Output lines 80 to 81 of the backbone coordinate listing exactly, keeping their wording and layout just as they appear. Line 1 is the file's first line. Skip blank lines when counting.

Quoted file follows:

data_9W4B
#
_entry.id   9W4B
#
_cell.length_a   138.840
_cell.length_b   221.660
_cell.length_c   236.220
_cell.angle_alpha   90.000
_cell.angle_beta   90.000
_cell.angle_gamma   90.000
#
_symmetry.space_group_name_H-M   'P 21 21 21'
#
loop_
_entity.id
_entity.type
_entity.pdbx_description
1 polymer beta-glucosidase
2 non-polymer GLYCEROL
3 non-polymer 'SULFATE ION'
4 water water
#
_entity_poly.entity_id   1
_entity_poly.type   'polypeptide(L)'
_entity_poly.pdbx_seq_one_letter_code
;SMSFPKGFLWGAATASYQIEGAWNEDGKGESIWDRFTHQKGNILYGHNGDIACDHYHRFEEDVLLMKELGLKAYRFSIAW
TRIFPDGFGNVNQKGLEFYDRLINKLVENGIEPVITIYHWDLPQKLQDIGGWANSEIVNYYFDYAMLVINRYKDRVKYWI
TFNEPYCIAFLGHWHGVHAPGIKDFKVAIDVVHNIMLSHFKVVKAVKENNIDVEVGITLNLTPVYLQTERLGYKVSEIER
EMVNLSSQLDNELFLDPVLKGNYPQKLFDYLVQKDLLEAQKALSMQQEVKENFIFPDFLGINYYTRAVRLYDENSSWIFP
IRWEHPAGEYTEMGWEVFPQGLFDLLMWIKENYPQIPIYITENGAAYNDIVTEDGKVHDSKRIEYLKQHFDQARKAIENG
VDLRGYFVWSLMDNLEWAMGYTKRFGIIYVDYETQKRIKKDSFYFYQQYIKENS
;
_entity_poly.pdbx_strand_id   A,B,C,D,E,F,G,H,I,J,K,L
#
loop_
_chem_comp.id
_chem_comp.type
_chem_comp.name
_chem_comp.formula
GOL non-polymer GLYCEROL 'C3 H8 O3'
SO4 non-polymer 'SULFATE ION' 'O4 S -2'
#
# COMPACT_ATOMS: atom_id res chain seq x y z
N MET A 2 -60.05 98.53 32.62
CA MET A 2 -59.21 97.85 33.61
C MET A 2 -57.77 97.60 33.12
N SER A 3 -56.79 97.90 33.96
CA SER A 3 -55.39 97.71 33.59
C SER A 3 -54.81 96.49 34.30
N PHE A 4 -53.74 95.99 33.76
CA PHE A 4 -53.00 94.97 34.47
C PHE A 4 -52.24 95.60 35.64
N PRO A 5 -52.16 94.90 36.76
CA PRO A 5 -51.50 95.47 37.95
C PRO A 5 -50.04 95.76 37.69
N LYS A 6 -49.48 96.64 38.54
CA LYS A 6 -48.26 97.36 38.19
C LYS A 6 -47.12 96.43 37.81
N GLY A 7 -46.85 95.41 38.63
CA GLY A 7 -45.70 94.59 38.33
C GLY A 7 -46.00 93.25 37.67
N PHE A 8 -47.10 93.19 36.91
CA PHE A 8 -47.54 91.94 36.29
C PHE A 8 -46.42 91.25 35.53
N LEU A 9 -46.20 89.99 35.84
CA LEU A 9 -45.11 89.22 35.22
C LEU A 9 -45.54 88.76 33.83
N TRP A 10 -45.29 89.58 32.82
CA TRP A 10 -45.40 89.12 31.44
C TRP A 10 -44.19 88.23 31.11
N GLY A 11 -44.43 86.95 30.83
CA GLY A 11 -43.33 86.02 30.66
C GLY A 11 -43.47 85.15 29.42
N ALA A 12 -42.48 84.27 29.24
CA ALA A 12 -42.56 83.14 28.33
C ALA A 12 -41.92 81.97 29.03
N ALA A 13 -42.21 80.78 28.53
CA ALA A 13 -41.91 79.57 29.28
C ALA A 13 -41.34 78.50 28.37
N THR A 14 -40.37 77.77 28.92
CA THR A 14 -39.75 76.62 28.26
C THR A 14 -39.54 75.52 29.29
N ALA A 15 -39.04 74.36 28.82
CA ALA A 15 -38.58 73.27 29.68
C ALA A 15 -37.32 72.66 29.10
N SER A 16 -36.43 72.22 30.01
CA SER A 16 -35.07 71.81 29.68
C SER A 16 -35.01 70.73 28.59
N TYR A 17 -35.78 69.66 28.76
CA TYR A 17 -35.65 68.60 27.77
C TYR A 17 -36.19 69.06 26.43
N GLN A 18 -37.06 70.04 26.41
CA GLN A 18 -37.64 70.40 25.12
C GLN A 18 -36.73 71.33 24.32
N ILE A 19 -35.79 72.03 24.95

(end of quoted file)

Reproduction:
N THR A 14 -40.37 77.77 28.92
CA THR A 14 -39.75 76.62 28.26